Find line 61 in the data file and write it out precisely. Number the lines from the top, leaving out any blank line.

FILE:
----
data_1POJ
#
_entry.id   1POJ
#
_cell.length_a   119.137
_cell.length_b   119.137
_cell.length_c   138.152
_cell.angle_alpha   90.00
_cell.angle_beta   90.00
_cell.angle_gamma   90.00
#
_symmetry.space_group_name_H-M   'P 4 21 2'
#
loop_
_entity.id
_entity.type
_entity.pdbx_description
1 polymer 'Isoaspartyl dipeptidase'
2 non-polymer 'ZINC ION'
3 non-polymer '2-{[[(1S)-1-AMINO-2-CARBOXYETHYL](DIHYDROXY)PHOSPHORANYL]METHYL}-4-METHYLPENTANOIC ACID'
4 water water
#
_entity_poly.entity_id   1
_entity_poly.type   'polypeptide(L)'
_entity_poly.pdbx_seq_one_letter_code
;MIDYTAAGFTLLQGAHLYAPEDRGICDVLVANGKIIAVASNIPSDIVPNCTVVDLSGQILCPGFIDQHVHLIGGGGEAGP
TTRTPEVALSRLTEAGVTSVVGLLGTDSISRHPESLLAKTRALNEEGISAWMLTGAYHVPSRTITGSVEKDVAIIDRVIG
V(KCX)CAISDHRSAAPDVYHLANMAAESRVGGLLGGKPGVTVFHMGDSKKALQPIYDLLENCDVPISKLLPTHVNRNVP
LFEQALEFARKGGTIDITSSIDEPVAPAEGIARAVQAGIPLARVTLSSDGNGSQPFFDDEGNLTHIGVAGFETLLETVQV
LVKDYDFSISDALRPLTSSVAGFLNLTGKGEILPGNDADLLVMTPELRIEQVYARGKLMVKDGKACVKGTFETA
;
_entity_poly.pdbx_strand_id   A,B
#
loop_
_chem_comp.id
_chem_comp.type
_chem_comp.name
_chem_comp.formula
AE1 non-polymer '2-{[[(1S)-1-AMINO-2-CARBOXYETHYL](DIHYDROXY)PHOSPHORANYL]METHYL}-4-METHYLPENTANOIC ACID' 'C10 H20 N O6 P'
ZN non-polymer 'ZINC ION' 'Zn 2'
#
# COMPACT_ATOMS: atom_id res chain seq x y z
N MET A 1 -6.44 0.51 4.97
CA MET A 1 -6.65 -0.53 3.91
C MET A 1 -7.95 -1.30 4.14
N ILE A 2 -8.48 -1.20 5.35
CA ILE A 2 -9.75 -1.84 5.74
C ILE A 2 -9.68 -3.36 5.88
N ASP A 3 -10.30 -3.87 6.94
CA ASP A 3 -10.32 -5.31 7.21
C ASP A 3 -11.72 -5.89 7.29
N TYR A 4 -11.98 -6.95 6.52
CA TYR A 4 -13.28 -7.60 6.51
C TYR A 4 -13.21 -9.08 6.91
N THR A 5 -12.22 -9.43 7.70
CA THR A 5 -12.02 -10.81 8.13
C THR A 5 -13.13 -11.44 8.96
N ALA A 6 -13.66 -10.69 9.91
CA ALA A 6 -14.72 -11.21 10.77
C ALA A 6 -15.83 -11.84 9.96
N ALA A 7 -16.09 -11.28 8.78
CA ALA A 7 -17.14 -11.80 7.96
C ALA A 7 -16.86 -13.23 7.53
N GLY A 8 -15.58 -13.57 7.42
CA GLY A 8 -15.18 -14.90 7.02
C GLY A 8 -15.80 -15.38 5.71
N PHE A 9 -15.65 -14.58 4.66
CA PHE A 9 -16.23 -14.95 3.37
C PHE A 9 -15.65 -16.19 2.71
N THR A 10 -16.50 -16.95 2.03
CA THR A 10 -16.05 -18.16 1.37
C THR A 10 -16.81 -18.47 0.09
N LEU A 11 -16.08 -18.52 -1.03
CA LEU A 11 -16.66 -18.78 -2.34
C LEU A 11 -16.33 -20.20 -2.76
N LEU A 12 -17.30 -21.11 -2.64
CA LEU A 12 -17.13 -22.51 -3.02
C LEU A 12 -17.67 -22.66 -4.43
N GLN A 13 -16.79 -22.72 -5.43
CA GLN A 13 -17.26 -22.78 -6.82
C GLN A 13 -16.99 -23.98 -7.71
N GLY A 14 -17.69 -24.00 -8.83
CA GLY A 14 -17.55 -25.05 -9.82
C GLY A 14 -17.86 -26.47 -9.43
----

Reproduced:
N ALA A 7 -16.09 -11.28 8.78